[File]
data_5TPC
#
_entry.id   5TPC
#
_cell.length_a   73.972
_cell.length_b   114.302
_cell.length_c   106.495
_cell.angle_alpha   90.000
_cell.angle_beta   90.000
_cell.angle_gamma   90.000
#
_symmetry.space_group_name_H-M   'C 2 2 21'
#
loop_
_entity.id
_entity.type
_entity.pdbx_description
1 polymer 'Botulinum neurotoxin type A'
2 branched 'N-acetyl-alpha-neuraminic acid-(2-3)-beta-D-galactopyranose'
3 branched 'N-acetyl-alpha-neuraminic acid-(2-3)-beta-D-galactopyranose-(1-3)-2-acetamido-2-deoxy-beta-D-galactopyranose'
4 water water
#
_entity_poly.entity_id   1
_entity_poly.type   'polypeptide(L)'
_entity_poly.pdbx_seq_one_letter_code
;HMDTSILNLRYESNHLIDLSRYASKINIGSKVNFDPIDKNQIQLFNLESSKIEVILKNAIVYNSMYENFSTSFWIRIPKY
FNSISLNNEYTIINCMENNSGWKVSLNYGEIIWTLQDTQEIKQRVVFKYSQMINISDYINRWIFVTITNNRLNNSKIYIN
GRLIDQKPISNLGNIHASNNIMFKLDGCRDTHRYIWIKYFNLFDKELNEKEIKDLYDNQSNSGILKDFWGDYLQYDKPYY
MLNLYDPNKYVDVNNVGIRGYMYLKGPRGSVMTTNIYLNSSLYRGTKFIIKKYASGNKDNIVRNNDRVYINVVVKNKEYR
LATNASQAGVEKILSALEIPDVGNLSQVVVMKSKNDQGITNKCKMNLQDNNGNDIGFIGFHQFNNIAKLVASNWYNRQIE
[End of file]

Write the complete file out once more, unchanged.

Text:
data_5TPC
#
_entry.id   5TPC
#
_cell.length_a   73.972
_cell.length_b   114.302
_cell.length_c   106.495
_cell.angle_alpha   90.000
_cell.angle_beta   90.000
_cell.angle_gamma   90.000
#
_symmetry.space_group_name_H-M   'C 2 2 21'
#
loop_
_entity.id
_entity.type
_entity.pdbx_description
1 polymer 'Botulinum neurotoxin type A'
2 branched 'N-acetyl-alpha-neuraminic acid-(2-3)-beta-D-galactopyranose'
3 branched 'N-acetyl-alpha-neuraminic acid-(2-3)-beta-D-galactopyranose-(1-3)-2-acetamido-2-deoxy-beta-D-galactopyranose'
4 water water
#
_entity_poly.entity_id   1
_entity_poly.type   'polypeptide(L)'
_entity_poly.pdbx_seq_one_letter_code
;HMDTSILNLRYESNHLIDLSRYASKINIGSKVNFDPIDKNQIQLFNLESSKIEVILKNAIVYNSMYENFSTSFWIRIPKY
FNSISLNNEYTIINCMENNSGWKVSLNYGEIIWTLQDTQEIKQRVVFKYSQMINISDYINRWIFVTITNNRLNNSKIYIN
GRLIDQKPISNLGNIHASNNIMFKLDGCRDTHRYIWIKYFNLFDKELNEKEIKDLYDNQSNSGILKDFWGDYLQYDKPYY
MLNLYDPNKYVDVNNVGIRGYMYLKGPRGSVMTTNIYLNSSLYRGTKFIIKKYASGNKDNIVRNNDRVYINVVVKNKEYR
LATNASQAGVEKILSALEIPDVGNLSQVVVMKSKNDQGITNKCKMNLQDNNGNDIGFIGFHQFNNIAKLVASNWYNRQIE